In the effervescence of popular passions, the leader who has gained the confidence of a party, must feed the hopes, and gratify the expectations, of his adherents. Applying to faction, the military maxim of M. Porcius Cato, "Bellum seipsum alit," "war feeds itself," a victorious leader supplies the wants, and secures the attachment, of his followers, by dividing among them the spoils of the vanquished. Then commences the reign of persecution and revenge. The man who mounts into office on popular confidence, may rise with impunity, above the constitution of his country, and trample on the rights of the people. Under the specious titles of a republican, and the friend of the people, he may exercise the despotism of a Frederic.
To parties in government or religion, may be applied the profound remark of the Roman historian, respecting the populace—"They are distinguished for mean servility, or insolent domination—real liberty, which occupies a middle section between extremes, they can neither enjoy nor reject with moderation."* Nor is it less true, as the historian adds, that "demagogues are seldom wanting, who favor the passions of the people, and inflame their restless and unruly dispositions, to the horrid work of blood and slaughter." The men who flatter the people become their masters; and the party which, while a minority, will lick the dust to gain the ascendancy, becomes, in power, insolent, vindictive and tyrannical.
However surprising may be the fact, the truth of it is not to be questioned, that parties equally forget or spurn the maxims of prudence, by which individuals regulate their conduct. In political concerns, expedience, rather than strict theoretical justice, is the rule of action and the measure of practicable good. Yet how rarely will parties yield an iota of their pretensions, to meet their opponents on the ground of expedience! The federalists, in 1798, stood on high ground—they pushed their advantages too far, and contributed not a little to their own overthrow, and to the triumph of men, whose principles threaten a speedy dissolution of the Union.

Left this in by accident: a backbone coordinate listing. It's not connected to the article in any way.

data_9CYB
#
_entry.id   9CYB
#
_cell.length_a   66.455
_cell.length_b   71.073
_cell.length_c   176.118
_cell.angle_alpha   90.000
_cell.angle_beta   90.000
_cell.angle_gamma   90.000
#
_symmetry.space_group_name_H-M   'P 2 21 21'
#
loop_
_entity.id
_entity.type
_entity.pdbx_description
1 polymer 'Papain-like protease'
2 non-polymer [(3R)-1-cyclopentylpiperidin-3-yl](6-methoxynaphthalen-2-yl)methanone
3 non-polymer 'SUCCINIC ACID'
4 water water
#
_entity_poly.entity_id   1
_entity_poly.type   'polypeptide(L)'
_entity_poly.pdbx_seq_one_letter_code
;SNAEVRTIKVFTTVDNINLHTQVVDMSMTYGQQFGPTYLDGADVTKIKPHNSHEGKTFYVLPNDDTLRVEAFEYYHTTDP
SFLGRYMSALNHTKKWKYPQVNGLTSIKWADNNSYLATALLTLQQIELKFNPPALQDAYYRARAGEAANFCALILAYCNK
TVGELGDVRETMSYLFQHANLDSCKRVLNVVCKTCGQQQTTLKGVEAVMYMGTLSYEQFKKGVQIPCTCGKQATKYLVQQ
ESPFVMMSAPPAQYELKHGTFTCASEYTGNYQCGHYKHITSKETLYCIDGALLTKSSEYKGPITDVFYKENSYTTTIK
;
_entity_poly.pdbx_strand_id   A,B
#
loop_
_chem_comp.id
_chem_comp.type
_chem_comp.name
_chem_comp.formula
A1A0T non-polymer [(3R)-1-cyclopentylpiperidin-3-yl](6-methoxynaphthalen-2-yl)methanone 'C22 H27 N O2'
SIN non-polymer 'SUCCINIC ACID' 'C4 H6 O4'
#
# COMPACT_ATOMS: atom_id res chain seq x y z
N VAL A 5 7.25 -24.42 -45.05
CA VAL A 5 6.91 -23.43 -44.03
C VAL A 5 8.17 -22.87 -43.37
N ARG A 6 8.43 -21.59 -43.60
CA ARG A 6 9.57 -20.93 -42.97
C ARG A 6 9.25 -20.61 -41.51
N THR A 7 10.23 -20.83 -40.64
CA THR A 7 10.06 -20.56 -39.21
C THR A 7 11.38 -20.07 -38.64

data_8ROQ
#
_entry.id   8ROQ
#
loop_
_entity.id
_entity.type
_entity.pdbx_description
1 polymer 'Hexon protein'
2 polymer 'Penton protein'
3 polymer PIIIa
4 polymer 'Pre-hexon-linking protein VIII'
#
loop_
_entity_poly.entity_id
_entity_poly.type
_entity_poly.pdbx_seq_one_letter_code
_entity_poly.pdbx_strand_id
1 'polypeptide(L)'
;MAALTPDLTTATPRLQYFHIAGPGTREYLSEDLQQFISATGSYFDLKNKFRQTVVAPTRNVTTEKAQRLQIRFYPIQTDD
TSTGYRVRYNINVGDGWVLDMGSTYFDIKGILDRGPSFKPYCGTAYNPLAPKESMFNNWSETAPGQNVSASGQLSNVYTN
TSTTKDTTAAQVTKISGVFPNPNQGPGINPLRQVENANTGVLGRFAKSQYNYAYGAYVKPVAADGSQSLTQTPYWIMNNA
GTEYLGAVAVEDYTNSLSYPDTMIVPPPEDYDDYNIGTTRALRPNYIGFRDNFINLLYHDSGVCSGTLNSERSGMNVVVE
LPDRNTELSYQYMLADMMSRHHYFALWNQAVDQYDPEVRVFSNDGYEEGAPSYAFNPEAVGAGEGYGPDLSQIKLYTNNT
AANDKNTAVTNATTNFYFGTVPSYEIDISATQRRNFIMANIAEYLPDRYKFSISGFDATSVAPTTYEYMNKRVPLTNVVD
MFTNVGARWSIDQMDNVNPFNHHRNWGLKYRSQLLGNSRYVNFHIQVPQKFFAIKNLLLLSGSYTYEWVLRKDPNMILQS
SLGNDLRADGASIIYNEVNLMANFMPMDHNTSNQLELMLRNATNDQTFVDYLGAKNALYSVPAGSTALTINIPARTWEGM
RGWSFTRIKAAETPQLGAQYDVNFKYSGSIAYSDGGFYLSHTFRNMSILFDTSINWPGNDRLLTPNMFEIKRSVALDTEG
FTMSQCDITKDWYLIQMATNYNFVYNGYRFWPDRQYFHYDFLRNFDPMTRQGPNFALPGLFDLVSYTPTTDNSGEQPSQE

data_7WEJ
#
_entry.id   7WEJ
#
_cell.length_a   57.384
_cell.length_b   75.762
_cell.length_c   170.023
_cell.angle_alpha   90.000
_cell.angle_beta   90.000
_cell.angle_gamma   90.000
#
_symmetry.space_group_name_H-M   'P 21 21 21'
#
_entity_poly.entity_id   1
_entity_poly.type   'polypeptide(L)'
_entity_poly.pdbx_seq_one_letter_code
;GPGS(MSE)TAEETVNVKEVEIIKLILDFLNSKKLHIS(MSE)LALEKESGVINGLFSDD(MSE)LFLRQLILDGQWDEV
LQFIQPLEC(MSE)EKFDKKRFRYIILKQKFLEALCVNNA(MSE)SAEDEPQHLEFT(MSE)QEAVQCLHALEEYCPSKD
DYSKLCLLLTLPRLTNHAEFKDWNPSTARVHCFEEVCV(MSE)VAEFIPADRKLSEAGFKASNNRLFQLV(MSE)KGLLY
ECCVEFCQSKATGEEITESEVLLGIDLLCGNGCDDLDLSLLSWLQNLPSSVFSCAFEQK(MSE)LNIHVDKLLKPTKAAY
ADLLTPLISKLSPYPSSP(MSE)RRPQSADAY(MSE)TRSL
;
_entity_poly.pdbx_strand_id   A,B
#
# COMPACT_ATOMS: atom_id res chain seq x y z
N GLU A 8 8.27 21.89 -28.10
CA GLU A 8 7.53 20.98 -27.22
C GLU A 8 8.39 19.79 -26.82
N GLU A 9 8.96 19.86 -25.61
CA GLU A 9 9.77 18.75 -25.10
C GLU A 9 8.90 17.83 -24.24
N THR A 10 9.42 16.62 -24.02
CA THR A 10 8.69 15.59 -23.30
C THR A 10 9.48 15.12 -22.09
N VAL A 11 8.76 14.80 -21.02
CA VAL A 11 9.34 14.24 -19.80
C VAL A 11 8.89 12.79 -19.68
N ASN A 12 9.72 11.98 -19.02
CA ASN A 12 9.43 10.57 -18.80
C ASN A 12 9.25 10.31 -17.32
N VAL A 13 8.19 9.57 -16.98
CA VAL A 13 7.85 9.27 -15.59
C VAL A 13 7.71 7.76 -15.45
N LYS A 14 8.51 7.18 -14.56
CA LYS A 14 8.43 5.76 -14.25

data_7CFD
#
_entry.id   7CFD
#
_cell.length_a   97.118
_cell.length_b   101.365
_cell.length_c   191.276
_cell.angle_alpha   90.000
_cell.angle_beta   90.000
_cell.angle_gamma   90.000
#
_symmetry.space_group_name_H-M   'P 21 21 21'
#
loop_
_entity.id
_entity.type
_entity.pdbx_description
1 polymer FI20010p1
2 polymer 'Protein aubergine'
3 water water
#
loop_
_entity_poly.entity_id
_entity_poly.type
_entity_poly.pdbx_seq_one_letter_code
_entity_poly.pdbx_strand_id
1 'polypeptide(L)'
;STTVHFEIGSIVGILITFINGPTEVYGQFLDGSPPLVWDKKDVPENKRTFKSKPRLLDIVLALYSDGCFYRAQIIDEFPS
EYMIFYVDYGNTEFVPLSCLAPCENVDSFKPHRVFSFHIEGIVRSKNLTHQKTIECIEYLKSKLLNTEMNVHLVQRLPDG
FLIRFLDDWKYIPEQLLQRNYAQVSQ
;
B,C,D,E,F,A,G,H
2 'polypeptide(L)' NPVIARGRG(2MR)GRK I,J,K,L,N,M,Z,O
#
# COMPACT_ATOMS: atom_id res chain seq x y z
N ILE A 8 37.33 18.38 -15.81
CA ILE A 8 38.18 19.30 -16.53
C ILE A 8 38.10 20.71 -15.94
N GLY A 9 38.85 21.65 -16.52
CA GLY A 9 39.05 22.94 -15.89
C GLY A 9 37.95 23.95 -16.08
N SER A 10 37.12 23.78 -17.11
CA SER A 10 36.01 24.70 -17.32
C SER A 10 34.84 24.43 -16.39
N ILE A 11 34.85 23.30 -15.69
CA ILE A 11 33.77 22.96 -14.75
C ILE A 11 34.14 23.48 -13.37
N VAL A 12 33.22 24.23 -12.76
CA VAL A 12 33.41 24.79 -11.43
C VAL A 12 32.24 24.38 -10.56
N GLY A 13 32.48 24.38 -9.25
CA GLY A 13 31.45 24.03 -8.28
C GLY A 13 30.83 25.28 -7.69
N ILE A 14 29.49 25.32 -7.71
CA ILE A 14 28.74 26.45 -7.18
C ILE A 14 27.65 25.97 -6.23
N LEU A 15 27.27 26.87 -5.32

The proclamation of neutrality in April, 1793, was advised by the policy, and sanctioned by the deliberate approbation of the federal councils; while their opposers, with shameful solicitude, urged for the adoption of measures, which would result in a war, in concert with France, against Great-Britain. In 1798, when the outrages of the French government had turned the popular current, the federalists became the advocates of war, in direct contradiction of the principles of 1793, and nearly succeeded in carrying the proposition. In the period preceding 1797, the federalists complained, and justly, of the influence which the French had obtained over American presses; but in 1797, when a professed British subject, and a declared enemy of our Independence, established a Gazette in Philadelphia, the federalists opened not their mouths, but in many places, gave him unusual encouragement. Anterior to the year 1798, the federalists were outrageously clamorous against every opposer of the executive authority, denouncing him as a jacobin and disorganizer; but the moment the President adopted a measure that displeased particular men, the federalists turned their arms against the administration. And in the pursuit of this absurd policy, if one of their friends, wishing to be consistent, and foreseeing the ruinous tendency of such measures, happened to call in question the propriety of these contradictory proceedings, they fell upon him like wild beasts, ready to tear him in pieces.